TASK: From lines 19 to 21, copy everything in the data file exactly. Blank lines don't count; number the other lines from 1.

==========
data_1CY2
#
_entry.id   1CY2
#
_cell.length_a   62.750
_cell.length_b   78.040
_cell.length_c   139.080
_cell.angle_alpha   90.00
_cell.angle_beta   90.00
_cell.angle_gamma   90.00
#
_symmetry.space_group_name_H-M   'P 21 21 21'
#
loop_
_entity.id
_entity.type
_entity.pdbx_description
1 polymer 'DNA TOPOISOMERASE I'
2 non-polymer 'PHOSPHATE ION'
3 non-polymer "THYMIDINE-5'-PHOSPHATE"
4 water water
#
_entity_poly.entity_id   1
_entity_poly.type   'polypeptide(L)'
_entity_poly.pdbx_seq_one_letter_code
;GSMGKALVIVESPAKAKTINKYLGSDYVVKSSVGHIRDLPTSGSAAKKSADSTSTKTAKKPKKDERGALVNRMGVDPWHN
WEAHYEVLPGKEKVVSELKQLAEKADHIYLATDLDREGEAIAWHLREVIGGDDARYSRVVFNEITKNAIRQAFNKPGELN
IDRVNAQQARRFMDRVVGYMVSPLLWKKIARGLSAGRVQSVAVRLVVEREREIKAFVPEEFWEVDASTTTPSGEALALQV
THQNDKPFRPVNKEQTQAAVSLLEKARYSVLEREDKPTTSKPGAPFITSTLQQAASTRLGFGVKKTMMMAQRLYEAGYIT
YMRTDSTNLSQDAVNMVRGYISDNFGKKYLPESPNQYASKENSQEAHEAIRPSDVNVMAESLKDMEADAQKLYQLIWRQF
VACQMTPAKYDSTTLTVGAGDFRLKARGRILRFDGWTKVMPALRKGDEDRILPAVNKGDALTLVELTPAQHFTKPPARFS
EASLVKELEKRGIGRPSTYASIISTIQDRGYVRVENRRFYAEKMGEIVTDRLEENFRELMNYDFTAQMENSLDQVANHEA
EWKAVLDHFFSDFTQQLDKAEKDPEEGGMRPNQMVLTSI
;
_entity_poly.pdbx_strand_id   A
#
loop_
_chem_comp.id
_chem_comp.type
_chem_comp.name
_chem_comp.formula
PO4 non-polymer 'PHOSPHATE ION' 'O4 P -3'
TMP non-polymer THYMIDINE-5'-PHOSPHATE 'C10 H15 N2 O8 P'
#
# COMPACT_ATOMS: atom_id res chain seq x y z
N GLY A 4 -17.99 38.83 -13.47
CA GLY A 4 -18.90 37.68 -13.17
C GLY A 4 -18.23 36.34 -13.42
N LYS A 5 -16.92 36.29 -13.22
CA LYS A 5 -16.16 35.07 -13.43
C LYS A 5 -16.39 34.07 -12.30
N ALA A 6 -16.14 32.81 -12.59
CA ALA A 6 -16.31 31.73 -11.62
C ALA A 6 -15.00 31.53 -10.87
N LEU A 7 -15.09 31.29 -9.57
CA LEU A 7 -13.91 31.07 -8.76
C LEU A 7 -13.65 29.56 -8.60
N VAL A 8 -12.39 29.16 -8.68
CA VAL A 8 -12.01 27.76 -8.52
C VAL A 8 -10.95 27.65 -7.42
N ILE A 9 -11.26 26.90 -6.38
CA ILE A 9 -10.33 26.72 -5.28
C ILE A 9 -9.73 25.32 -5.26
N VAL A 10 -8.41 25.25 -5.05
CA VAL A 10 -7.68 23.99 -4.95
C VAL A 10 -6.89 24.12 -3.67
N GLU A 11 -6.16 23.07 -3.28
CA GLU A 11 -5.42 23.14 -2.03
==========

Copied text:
2 non-polymer 'PHOSPHATE ION'
3 non-polymer "THYMIDINE-5'-PHOSPHATE"
4 water water